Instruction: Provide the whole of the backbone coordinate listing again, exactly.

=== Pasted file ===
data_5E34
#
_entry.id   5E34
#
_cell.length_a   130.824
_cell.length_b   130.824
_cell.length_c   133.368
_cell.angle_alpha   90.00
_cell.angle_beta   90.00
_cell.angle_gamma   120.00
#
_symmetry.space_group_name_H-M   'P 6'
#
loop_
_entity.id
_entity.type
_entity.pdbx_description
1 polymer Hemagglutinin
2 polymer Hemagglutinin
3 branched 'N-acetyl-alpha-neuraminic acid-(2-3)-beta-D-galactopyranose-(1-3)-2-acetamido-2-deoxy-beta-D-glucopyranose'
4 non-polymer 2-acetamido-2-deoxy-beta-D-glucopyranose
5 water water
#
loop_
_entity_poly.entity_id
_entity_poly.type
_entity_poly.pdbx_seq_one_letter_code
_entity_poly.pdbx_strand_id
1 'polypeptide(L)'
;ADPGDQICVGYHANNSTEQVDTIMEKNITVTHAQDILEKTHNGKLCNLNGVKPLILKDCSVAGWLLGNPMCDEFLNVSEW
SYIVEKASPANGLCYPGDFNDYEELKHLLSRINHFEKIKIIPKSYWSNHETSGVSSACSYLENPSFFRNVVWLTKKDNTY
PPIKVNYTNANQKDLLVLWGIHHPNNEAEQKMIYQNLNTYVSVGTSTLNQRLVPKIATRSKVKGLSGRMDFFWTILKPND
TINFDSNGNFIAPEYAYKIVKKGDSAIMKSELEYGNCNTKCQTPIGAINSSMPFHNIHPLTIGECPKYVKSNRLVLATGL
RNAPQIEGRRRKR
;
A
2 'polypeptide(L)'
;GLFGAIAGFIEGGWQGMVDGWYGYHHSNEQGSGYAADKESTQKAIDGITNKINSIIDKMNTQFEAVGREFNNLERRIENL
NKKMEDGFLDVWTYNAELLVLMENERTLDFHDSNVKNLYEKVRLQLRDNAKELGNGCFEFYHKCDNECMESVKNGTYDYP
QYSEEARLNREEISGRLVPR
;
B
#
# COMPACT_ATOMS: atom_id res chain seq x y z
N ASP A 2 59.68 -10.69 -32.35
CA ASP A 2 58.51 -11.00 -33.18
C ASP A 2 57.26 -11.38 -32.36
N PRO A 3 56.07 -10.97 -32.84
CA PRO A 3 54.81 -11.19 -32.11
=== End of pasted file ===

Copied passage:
data_5E34
#
_entry.id   5E34
#
_cell.length_a   130.824
_cell.length_b   130.824
_cell.length_c   133.368
_cell.angle_alpha   90.00
_cell.angle_beta   90.00
_cell.angle_gamma   120.00
#
_symmetry.space_group_name_H-M   'P 6'
#
loop_
_entity.id
_entity.type
_entity.pdbx_description
1 polymer Hemagglutinin
2 polymer Hemagglutinin
3 branched 'N-acetyl-alpha-neuraminic acid-(2-3)-beta-D-galactopyranose-(1-3)-2-acetamido-2-deoxy-beta-D-glucopyranose'
4 non-polymer 2-acetamido-2-deoxy-beta-D-glucopyranose
5 water water
#
loop_
_entity_poly.entity_id
_entity_poly.type
_entity_poly.pdbx_seq_one_letter_code
_entity_poly.pdbx_strand_id
1 'polypeptide(L)'
;ADPGDQICVGYHANNSTEQVDTIMEKNITVTHAQDILEKTHNGKLCNLNGVKPLILKDCSVAGWLLGNPMCDEFLNVSEW
SYIVEKASPANGLCYPGDFNDYEELKHLLSRINHFEKIKIIPKSYWSNHETSGVSSACSYLENPSFFRNVVWLTKKDNTY
PPIKVNYTNANQKDLLVLWGIHHPNNEAEQKMIYQNLNTYVSVGTSTLNQRLVPKIATRSKVKGLSGRMDFFWTILKPND
TINFDSNGNFIAPEYAYKIVKKGDSAIMKSELEYGNCNTKCQTPIGAINSSMPFHNIHPLTIGECPKYVKSNRLVLATGL
RNAPQIEGRRRKR
;
A
2 'polypeptide(L)'
;GLFGAIAGFIEGGWQGMVDGWYGYHHSNEQGSGYAADKESTQKAIDGITNKINSIIDKMNTQFEAVGREFNNLERRIENL
NKKMEDGFLDVWTYNAELLVLMENERTLDFHDSNVKNLYEKVRLQLRDNAKELGNGCFEFYHKCDNECMESVKNGTYDYP
QYSEEARLNREEISGRLVPR
;
B
#
# COMPACT_ATOMS: atom_id res chain seq x y z
N ASP A 2 59.68 -10.69 -32.35
CA ASP A 2 58.51 -11.00 -33.18
C ASP A 2 57.26 -11.38 -32.36
N PRO A 3 56.07 -10.97 -32.84
CA PRO A 3 54.81 -11.19 -32.11